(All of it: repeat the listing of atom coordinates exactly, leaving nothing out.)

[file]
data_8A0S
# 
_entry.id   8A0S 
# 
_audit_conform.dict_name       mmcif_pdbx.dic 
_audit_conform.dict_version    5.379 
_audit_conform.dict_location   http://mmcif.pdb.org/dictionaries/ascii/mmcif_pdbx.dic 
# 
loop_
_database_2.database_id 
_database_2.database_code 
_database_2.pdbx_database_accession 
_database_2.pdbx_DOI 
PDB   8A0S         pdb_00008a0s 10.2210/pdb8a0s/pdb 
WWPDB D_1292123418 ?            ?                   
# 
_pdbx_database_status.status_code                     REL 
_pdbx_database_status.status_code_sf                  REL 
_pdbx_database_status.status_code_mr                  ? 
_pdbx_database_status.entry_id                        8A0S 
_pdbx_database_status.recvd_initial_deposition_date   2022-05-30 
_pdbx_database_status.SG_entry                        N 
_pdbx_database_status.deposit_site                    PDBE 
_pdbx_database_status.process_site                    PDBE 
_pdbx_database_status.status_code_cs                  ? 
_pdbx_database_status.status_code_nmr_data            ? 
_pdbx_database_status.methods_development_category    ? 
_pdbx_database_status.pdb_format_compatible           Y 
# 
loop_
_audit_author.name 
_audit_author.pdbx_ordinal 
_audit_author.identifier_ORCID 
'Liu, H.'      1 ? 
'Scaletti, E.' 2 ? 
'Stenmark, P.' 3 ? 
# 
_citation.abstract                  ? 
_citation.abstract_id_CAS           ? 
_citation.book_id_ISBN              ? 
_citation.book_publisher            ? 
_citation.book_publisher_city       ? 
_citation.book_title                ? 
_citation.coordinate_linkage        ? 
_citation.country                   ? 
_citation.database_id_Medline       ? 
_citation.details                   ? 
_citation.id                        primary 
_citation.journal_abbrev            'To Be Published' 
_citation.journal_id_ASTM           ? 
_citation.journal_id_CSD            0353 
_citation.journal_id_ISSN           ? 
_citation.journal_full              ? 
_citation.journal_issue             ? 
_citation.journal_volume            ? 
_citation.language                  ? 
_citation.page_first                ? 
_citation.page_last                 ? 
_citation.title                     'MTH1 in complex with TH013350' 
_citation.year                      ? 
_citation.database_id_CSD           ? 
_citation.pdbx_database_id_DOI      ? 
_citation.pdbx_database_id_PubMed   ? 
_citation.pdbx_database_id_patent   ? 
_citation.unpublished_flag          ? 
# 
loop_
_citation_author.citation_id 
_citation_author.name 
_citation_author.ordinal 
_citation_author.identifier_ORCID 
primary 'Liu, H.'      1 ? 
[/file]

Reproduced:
data_8A0S
# 
_entry.id   8A0S 
# 
_audit_conform.dict_name       mmcif_pdbx.dic 
_audit_conform.dict_version    5.379 
_audit_conform.dict_location   http://mmcif.pdb.org/dictionaries/ascii/mmcif_pdbx.dic 
# 
loop_
_database_2.database_id 
_database_2.database_code 
_database_2.pdbx_database_accession 
_database_2.pdbx_DOI 
PDB   8A0S         pdb_00008a0s 10.2210/pdb8a0s/pdb 
WWPDB D_1292123418 ?            ?                   
# 
_pdbx_database_status.status_code                     REL 
_pdbx_database_status.status_code_sf                  REL 
_pdbx_database_status.status_code_mr                  ? 
_pdbx_database_status.entry_id                        8A0S 
_pdbx_database_status.recvd_initial_deposition_date   2022-05-30 
_pdbx_database_status.SG_entry                        N 
_pdbx_database_status.deposit_site                    PDBE 
_pdbx_database_status.process_site                    PDBE 
_pdbx_database_status.status_code_cs                  ? 
_pdbx_database_status.status_code_nmr_data            ? 
_pdbx_database_status.methods_development_category    ? 
_pdbx_database_status.pdb_format_compatible           Y 
# 
loop_
_audit_author.name 
_audit_author.pdbx_ordinal 
_audit_author.identifier_ORCID 
'Liu, H.'      1 ? 
'Scaletti, E.' 2 ? 
'Stenmark, P.' 3 ? 
# 
_citation.abstract                  ? 
_citation.abstract_id_CAS           ? 
_citation.book_id_ISBN              ? 
_citation.book_publisher            ? 
_citation.book_publisher_city       ? 
_citation.book_title                ? 
_citation.coordinate_linkage        ? 
_citation.country                   ? 
_citation.database_id_Medline       ? 
_citation.details                   ? 
_citation.id                        primary 
_citation.journal_abbrev            'To Be Published' 
_citation.journal_id_ASTM           ? 
_citation.journal_id_CSD            0353 
_citation.journal_id_ISSN           ? 
_citation.journal_full              ? 
_citation.journal_issue             ? 
_citation.journal_volume            ? 
_citation.language                  ? 
_citation.page_first                ? 
_citation.page_last                 ? 
_citation.title                     'MTH1 in complex with TH013350' 
_citation.year                      ? 
_citation.database_id_CSD           ? 
_citation.pdbx_database_id_DOI      ? 
_citation.pdbx_database_id_PubMed   ? 
_citation.pdbx_database_id_patent   ? 
_citation.unpublished_flag          ? 
# 
loop_
_citation_author.citation_id 
_citation_author.name 
_citation_author.ordinal 
_citation_author.identifier_ORCID 
primary 'Liu, H.'      1 ? 